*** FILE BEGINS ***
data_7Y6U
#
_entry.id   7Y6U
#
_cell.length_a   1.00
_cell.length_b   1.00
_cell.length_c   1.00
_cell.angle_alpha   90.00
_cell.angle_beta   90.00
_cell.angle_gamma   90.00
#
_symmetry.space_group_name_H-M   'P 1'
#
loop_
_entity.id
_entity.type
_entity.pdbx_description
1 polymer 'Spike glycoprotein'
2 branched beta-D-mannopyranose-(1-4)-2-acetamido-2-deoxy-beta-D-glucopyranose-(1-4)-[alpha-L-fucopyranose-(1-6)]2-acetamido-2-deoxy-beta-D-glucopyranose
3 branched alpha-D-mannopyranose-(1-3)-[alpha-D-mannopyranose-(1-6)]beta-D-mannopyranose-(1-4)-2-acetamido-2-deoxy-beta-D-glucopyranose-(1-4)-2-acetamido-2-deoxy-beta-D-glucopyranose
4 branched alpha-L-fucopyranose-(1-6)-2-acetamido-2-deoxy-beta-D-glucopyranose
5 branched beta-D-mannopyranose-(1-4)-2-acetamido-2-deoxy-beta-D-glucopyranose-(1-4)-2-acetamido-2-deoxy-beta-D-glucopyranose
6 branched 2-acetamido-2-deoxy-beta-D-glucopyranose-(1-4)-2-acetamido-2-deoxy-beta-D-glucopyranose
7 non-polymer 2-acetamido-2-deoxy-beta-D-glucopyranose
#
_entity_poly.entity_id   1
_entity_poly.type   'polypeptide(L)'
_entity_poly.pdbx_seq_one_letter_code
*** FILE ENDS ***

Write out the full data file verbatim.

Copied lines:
data_7Y6U
#
_entry.id   7Y6U
#
_cell.length_a   1.00
_cell.length_b   1.00
_cell.length_c   1.00
_cell.angle_alpha   90.00
_cell.angle_beta   90.00
_cell.angle_gamma   90.00
#
_symmetry.space_group_name_H-M   'P 1'
#
loop_
_entity.id
_entity.type
_entity.pdbx_description
1 polymer 'Spike glycoprotein'
2 branched beta-D-mannopyranose-(1-4)-2-acetamido-2-deoxy-beta-D-glucopyranose-(1-4)-[alpha-L-fucopyranose-(1-6)]2-acetamido-2-deoxy-beta-D-glucopyranose
3 branched alpha-D-mannopyranose-(1-3)-[alpha-D-mannopyranose-(1-6)]beta-D-mannopyranose-(1-4)-2-acetamido-2-deoxy-beta-D-glucopyranose-(1-4)-2-acetamido-2-deoxy-beta-D-glucopyranose
4 branched alpha-L-fucopyranose-(1-6)-2-acetamido-2-deoxy-beta-D-glucopyranose
5 branched beta-D-mannopyranose-(1-4)-2-acetamido-2-deoxy-beta-D-glucopyranose-(1-4)-2-acetamido-2-deoxy-beta-D-glucopyranose
6 branched 2-acetamido-2-deoxy-beta-D-glucopyranose-(1-4)-2-acetamido-2-deoxy-beta-D-glucopyranose
7 non-polymer 2-acetamido-2-deoxy-beta-D-glucopyranose
#
_entity_poly.entity_id   1
_entity_poly.type   'polypeptide(L)'
_entity_poly.pdbx_seq_one_letter_code